CNET-‘Cry analyzer’ helps identify neurological or developmental disorders in infants
‘Cry analyzer’ helps identify neurological or developmental disorders in infants
July 11, 2013 | Elizabeth Armstrong Moore
The computer-based tool out of Brown University performs finely tuned acoustic analyses across 80 parameters that reveal details about a baby’s health.
A new tool out of Brown analyzes the acoustic signal of a baby’s cry to alert caregivers of potential problems.
(Credit: Mike Cohea/Brown University)
Much as we parents like to think we know our babies best, subtle clues lurk in their cries that are, for the most part, imperceptible to the human ear, and they can reveal important information about a child’s health.
So researchers at Brown University and Women & Infants Hospital of Rhode Island hope their new computer-based cry analyzer will help researchers, clinicians, and caregivers identify possible neurological or developmental issues at a very young age.
“There are lots of conditions that might manifest in differences in cry acoustics,” developer Stephen Sheinkopf, assistant professor of psychiatry and human behavior at Brown, said in a school news release. “For instance, babies with birth trauma or brain injury as a result of complications in pregnancy or birth, or babies who are extremely premature, can have ongoing medical effects. Cry analysis can be a noninvasive way to get a measurement of these disruptions in the neurobiological and neurobehavioral systems in very young babies.”
Reporting in the Journal of Speech, Language, and Hearing Research, researchers say their tool operates in two phases. In the first, an analyzer cuts the recording of a baby crying into 12.5-millisecond chunks and analyzes them for a variety of parameters, including acoustic volume and how frequently certain characteristics occur. During the second phase, the frames are put back together and characterized using info from the first phase as a single “wah” or as silence — the pause between the wahs. The time between those utterances is recorded, and all of this allows for things like pitch and other variables to be averaged across utterances.
Ultimately, the tool is able to evaluate 80 parameters, providing an auditory view of the child’s brain. Barry Lester, director of Brown’s Center for the Study of Children at Risk, has studied baby cries for years and says the research actually dates back to the ’60s and the Cri du chat syndrome — similar to Downs and marked by a distinct, high-pitched catlike cry that can be detected even without specific tools. The finding prompted further investigation into what a baby’s cries can reveal about his or her health.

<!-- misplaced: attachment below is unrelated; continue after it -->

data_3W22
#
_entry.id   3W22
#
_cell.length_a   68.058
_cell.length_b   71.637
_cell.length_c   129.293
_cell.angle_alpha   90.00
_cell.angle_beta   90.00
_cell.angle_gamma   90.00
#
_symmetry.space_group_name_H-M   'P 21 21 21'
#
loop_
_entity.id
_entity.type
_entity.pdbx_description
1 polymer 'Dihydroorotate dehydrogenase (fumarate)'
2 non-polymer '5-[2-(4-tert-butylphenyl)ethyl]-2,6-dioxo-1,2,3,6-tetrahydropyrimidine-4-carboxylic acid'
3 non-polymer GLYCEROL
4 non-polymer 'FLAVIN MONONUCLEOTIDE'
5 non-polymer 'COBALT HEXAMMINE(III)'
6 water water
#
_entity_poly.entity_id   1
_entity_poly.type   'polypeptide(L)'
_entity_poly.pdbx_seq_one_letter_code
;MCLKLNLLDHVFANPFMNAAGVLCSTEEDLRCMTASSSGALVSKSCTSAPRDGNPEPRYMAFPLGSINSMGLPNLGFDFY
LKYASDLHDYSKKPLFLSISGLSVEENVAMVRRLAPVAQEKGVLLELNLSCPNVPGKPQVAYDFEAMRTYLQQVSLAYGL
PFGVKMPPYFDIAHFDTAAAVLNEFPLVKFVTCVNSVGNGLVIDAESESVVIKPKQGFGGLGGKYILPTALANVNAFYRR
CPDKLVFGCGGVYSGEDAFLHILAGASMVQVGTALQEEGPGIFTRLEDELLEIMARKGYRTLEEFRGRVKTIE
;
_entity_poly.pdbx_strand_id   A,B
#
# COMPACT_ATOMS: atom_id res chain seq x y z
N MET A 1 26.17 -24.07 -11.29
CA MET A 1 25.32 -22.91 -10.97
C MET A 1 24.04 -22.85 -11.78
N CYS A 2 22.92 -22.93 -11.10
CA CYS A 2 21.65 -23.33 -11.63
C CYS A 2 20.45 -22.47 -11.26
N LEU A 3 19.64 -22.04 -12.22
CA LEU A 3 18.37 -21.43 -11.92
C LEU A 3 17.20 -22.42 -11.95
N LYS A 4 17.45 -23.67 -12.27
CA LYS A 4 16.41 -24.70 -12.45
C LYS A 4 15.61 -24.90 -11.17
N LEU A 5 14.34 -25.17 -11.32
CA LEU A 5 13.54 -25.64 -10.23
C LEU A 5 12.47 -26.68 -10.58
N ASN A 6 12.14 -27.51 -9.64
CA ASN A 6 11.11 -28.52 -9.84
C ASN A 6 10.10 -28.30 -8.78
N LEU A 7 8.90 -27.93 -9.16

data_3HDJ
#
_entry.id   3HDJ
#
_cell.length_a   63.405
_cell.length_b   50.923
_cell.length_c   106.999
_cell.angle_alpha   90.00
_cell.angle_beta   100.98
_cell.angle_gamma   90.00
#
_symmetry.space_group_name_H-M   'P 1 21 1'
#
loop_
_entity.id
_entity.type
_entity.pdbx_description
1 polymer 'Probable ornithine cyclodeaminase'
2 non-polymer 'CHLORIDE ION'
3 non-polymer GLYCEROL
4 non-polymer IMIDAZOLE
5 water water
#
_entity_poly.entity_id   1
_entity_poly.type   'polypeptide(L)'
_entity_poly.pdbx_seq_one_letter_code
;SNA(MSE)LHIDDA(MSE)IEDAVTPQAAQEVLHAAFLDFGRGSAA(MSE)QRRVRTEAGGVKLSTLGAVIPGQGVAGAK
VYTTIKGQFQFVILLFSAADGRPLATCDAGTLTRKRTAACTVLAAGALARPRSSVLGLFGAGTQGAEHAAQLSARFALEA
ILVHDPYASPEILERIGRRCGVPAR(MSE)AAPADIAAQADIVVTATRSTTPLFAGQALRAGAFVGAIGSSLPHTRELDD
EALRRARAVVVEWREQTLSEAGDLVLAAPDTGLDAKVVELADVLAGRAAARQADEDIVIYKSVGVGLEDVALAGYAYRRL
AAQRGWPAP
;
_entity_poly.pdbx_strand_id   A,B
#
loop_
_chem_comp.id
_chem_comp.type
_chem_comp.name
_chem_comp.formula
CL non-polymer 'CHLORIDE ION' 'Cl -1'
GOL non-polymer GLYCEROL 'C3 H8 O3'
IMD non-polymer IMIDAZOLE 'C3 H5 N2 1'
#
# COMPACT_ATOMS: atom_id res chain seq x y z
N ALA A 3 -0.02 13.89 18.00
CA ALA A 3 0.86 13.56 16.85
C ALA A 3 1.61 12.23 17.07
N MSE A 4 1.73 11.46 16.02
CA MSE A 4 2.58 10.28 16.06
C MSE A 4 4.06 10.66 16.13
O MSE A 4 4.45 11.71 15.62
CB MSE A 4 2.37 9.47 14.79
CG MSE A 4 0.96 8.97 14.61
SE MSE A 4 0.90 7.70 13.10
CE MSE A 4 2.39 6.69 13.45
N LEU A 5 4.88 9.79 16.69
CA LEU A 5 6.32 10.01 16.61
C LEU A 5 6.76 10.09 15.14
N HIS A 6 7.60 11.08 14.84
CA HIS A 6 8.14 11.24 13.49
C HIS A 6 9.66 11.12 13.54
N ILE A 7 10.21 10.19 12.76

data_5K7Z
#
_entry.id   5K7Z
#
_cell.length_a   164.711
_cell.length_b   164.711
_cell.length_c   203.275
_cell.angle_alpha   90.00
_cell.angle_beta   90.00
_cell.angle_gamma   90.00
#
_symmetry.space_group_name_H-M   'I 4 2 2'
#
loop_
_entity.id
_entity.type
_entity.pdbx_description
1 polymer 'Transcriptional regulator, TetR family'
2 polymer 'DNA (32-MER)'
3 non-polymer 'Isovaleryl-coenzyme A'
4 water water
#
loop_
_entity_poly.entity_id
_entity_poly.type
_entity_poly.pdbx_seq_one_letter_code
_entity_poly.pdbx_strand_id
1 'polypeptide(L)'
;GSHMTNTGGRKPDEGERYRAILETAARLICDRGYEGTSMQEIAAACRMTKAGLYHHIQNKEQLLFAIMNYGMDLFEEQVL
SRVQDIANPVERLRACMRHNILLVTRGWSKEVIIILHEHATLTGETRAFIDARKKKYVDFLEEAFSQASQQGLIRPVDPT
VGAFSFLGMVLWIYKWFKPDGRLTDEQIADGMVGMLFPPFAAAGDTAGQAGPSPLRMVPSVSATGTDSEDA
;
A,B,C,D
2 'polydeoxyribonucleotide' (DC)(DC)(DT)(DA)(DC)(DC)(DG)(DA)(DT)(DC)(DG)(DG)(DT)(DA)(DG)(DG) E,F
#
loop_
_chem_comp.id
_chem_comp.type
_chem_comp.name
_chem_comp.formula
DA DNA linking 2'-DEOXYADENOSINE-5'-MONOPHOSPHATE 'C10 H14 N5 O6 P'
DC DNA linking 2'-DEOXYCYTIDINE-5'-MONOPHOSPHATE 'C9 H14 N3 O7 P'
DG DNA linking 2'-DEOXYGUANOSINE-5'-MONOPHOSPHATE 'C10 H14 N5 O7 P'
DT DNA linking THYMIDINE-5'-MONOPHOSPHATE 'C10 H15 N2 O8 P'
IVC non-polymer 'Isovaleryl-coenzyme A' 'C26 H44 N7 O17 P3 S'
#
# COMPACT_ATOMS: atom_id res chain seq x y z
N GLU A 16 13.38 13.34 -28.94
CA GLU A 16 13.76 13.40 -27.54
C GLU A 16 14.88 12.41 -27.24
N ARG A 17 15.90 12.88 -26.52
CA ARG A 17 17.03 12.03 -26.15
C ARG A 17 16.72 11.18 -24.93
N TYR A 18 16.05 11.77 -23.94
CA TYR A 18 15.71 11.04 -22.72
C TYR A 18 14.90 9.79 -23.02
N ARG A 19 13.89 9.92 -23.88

“The idea is that cry can be a window into the brain,” Lester said. Neurological disorders can actually affect how a baby controls his or her vocal chords. Lester has also published several papers revealing that a baby’s cry can be linked to issues that stem from a range of factors, including prenatal drug exposure and malnutrition.
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The new analyzer gives researchers a tool to evaluate cries far faster and in greater detail than previous systems that included messy visual readouts of pitch changes over time that technicians had to code by hand.
The team at Brown plans to make its tool available to researchers around the world as they continue to establish links between cries and disorders, with autism being a particular area of interest.
“Early detection of developmental disorders is critical,” Lester said. “It can lead to insights into the causes of these disorders and interventions to prevent or reduce the severity of impairment.”
Best of all perhaps, the approach is completely noninvasive.
Elizabeth Armstrong Moore
Elizabeth Armstrong Moore is based in Portland, Ore., and has written for Wired, The Christian Science Monitor, and public radio. Her semi-obscure hobbies include climbing, billiards, board games that take up a lot of space, and piano.